Endovascular thrombectomy is a surgical procedure involving the removal of a clot from a blood vessel. Surgeons use a catheter device, and is intended to restore the normal blood flow.
Embolism is a medical condition characterized by the obstruction of a blood vessel due to the formation of a migrant clot (embolus). Emboli are usually made up of blood cells, but occasionally they are composed of air bubbles, fat, or other debris as well.
An embolus is formed somewhere else in the body, and travels in the bloodstream. When it reaches a constricted passage which is smaller than the size of the embolus, it is stuck there, within the artery or the vein, obstructing the blood flow to the particular area supplied. This may escalate to other complications such as hypertension, ischemia, and in some cases total blockage of blood flow.
Several types of embolisms have been categorized:
Pulmonary embolism results from the blockage of a pulmonary artery and is usually symptomatic. It can quickly become life-threatening. Arterial embolism, on the other hand, results from the blockage of a major artery. If the embolism occurs in an artery that supplies the brain, it can cause a stroke.
Another category is gas embolism, which usually occurs due to dissolved gas or air bubbles in the blood flow, especially after scuba diving, which enlarge as the diver returns to the surface and the pressure drops.
Unlike pulmonary embolism and arterial embolism, gas embolism is not usually life-threatening, albeit it can cause severe organ damage.The intensity of the condition and its management depend on the type of embolism.
More often than not, embolism becomes an emergency medical condition, and needs immediate attention. Doctors may perform medicinal and/or surgical interventions after a careful but rapid evaluation of the condition, medical history, and co-morbidities of the patient.
Thrombolytic medications such as tissue plasminogen activators, urokinase, and streptokinase are the drugs of choice for treating embolisms. Anticoagulants are also employed to prevent blood clotting.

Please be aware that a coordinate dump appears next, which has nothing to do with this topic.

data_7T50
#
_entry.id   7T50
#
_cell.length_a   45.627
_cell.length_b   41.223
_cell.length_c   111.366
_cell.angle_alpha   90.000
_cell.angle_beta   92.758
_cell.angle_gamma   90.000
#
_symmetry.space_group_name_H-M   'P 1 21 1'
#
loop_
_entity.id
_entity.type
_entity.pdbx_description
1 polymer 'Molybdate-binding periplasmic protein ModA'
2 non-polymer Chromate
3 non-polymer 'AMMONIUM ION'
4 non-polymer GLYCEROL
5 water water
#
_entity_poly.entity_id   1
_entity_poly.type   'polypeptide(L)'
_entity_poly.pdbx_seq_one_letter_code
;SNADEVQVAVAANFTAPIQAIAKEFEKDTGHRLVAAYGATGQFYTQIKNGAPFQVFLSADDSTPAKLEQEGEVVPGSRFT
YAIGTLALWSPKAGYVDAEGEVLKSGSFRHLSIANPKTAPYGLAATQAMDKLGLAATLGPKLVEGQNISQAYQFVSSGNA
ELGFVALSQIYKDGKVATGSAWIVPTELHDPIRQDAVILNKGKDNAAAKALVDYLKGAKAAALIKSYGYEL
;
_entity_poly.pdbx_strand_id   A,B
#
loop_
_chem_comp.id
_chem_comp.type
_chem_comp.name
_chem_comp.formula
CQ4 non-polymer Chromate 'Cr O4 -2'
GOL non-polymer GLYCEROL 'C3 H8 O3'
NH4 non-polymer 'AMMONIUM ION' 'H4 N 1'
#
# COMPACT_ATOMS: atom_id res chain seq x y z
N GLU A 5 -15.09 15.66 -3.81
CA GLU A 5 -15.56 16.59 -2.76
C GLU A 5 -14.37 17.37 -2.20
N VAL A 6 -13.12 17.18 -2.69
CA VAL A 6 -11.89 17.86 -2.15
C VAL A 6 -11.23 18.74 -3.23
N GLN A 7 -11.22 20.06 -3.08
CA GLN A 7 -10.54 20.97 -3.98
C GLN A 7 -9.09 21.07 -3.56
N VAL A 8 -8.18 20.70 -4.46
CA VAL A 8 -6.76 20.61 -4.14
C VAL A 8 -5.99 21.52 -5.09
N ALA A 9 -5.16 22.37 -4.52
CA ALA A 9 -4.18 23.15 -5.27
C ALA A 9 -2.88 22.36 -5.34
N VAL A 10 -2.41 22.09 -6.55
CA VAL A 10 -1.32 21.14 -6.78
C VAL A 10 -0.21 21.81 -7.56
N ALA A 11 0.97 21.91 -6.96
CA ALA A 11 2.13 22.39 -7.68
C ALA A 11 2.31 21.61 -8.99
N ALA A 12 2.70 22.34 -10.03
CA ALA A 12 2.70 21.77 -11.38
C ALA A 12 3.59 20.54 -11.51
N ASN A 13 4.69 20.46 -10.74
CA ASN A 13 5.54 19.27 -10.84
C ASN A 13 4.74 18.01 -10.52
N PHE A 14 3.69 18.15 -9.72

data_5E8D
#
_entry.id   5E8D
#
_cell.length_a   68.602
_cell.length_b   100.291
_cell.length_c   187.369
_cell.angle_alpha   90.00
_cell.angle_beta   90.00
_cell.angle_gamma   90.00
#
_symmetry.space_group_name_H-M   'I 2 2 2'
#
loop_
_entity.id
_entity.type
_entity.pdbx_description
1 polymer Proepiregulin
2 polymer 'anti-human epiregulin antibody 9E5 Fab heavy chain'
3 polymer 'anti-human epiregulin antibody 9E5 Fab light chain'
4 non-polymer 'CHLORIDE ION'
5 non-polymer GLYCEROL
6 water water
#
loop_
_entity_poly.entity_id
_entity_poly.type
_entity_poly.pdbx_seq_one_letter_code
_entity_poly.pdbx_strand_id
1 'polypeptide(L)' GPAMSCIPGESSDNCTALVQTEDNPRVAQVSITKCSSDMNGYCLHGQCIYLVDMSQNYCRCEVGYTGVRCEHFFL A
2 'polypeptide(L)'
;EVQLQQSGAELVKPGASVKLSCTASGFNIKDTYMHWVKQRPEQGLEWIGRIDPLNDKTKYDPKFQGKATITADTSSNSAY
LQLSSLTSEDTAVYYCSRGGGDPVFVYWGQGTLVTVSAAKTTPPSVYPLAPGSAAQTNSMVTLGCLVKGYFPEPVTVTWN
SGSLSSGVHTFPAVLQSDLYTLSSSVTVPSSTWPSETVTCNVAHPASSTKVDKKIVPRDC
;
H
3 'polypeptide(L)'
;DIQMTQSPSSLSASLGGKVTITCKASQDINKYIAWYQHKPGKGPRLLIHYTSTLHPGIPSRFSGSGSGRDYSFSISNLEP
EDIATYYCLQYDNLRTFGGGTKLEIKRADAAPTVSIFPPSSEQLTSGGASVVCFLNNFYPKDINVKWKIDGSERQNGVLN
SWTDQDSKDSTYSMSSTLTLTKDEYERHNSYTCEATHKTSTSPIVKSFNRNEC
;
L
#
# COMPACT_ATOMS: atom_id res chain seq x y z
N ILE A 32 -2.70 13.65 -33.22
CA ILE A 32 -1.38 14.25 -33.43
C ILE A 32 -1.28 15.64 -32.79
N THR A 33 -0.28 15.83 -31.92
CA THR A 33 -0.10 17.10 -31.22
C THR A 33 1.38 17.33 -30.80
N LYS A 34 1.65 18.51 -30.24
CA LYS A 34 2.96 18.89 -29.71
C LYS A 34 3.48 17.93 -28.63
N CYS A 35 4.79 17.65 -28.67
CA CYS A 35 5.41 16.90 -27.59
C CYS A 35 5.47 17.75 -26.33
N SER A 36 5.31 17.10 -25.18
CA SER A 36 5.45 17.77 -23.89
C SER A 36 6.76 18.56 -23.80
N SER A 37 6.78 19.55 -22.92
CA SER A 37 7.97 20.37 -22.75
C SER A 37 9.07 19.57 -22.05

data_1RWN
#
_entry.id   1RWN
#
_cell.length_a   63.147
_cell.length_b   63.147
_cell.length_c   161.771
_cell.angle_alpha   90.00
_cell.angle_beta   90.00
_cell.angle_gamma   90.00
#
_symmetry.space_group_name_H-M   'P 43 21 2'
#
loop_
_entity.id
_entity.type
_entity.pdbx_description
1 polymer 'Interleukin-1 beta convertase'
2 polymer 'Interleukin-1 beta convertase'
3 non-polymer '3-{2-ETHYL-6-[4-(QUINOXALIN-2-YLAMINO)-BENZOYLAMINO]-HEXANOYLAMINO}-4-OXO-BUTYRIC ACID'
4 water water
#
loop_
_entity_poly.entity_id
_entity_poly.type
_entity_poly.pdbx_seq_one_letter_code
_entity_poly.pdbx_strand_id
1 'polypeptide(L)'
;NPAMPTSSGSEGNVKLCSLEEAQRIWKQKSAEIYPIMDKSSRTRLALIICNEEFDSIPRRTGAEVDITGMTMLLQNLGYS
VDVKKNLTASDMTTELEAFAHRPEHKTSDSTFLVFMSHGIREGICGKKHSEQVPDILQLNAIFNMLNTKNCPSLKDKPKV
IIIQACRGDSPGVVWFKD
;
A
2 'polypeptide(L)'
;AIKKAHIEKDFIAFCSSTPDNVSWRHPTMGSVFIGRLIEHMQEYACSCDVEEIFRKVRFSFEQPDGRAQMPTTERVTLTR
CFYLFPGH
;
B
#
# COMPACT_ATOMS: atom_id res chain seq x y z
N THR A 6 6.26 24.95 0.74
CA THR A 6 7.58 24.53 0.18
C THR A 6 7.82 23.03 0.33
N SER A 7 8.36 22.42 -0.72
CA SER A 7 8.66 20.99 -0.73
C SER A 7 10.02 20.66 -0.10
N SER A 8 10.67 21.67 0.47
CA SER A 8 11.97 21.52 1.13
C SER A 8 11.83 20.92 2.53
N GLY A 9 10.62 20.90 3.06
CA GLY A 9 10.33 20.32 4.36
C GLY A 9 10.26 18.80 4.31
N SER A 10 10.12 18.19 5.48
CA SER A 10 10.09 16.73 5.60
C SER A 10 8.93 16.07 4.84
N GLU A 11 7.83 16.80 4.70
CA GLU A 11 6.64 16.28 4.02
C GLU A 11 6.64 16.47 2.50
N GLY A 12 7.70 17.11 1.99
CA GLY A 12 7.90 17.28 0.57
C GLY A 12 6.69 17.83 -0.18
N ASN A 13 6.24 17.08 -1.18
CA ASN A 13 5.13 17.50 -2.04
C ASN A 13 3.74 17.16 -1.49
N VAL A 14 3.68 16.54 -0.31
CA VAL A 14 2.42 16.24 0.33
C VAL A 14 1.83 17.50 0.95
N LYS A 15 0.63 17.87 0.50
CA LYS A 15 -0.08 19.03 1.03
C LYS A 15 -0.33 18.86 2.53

While these medications may be helpful to resolve embolisms in mild to moderate cases, surgical intervention becomes a necessity in critical situations.
Embolism removal strategies
The surgical removal of an embolus is encompassed by three different techniques:
This method does not employ catheters. A surgical incision is made at the area of embolism. The blood vessel is slit and the clot is removed, followed by repair of the blood vessel and suturing of the incision.
While this technique carries the advantage of visible accuracy and confidence that the clot has been removed, an open surgery on a blood vessel requires extreme skill. Profuse bleeding and delayed healing are possible complications.
Similar to balloon embolectomy, this procedure also utilizes a catheter for removal of the clot. However, it employs a stent retriever instead of a balloon.
Thiis is a relatively old procedure, wherein a catheter is inserted into the blood vessel of interest. Once the catheter reaches the site of occlusion, it is pushed gently beyond the block or positioned at the exact location of the embolus. Now a balloon at the tip of the catheter is inflated. The clot is thus removed by either pushing or withdrawing the inflated balloon against it. Though technically simpler, this method is difficult to implement precisely. In some cases, it may lead to additional complications.
Endovascular thrombectomy techniques
Endovascular thrombectomy comprises two main techniques:
Proximal endovascular thrombectomy (also referred to as “suction thrombectomy”) works on the principle of vacuum. An aspiration catheter is inserted into the affected blood vessel, and it reaches the nearer end of the clot under the guidance of a suitable imaging technique. Suction is then applied, and the catheter is slowly withdrawn manually to pull out the clot.
Distal endovascular thrombectomy is an innovative approach to clot removal. The catheter tip, after reaching the clot, is traversed through the clot. An intricate meshwork is created in and around the clot from the tip of the catheter, which is then pulled out. Because the strands from the catheter tip are interwoven into the clot, it ensures the removal of the entire bulk of the embolus effectively.
Intravenous thrombolytic medications in combination with endovascular thrombectomy is the standard of care for emergency cases of embolisms. Due to the invasiveness of the procedure, the use of heparin should be avoided in cases where its performance is anticipated.
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